Apology casts new doubt over Eddie Gilfoyle’s conviction for wife murder


Eddie Gilfoyle
Eddie Gilfoyle

originally published by: Times Online
12th June 2010

Dominic Grieve, the Attorney-General, has apologised after Parliament was given wrong information about a prisoner who has spent 18 years denying that he murdered his wife and faked her suicide.

The Crown Prosecution Service (CPS) has also given an apology to Vera Baird, the former Solicitor-General, for drafting a deficient answer when she told MPs about Eddie Gilfoyle.

Gilfoyle is serving a life sentence for the murder of his pregnant wife, Paula, who died in Upton, Wirral, in June 1992. At his trial the prosecution said that he hanged her after dictating a suicide note.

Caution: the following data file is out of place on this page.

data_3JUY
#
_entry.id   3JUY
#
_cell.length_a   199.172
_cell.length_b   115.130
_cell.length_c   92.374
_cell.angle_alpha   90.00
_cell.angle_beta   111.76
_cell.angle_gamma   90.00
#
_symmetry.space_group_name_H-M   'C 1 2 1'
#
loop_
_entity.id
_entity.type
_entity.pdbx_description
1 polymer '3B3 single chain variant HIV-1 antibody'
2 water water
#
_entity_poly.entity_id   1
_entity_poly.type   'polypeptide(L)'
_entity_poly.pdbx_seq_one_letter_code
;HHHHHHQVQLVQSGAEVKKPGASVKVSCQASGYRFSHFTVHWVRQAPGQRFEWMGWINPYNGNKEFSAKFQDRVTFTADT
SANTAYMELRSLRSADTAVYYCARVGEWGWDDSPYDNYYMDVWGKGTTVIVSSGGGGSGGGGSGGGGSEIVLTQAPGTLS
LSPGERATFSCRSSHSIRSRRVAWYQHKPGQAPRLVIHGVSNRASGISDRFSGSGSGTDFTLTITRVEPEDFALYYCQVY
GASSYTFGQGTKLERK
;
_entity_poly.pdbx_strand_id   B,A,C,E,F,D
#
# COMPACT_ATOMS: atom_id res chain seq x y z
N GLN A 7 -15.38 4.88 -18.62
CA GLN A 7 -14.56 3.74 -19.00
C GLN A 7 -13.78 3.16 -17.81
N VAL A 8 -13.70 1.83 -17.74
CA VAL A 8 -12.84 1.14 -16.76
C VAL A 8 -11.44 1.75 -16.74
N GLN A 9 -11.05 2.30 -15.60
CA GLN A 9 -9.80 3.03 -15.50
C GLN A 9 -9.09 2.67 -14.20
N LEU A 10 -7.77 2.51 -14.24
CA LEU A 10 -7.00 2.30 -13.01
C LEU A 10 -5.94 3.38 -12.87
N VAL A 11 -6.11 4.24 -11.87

Doubts about his conviction were raised when a long investigation by The Times revealed:

• police notes that were not disclosed at the trial showed that the estimated time of death gave him a potential alibi — he was at work.

• new research had contradicted advice at the time of the trial that pregnant women rarely committed suicide. In fact, the research showed that suicide was the main cause of maternal death in pregnancy and after childbirth, hanging was the main method chosen and late pregnancy was a peak time for suicides.

• international suicide experts who examined Mrs Gilfoyle’s suicide note concluded that it was genuine although prosecutors told the jury that it had been dictated by her husband.

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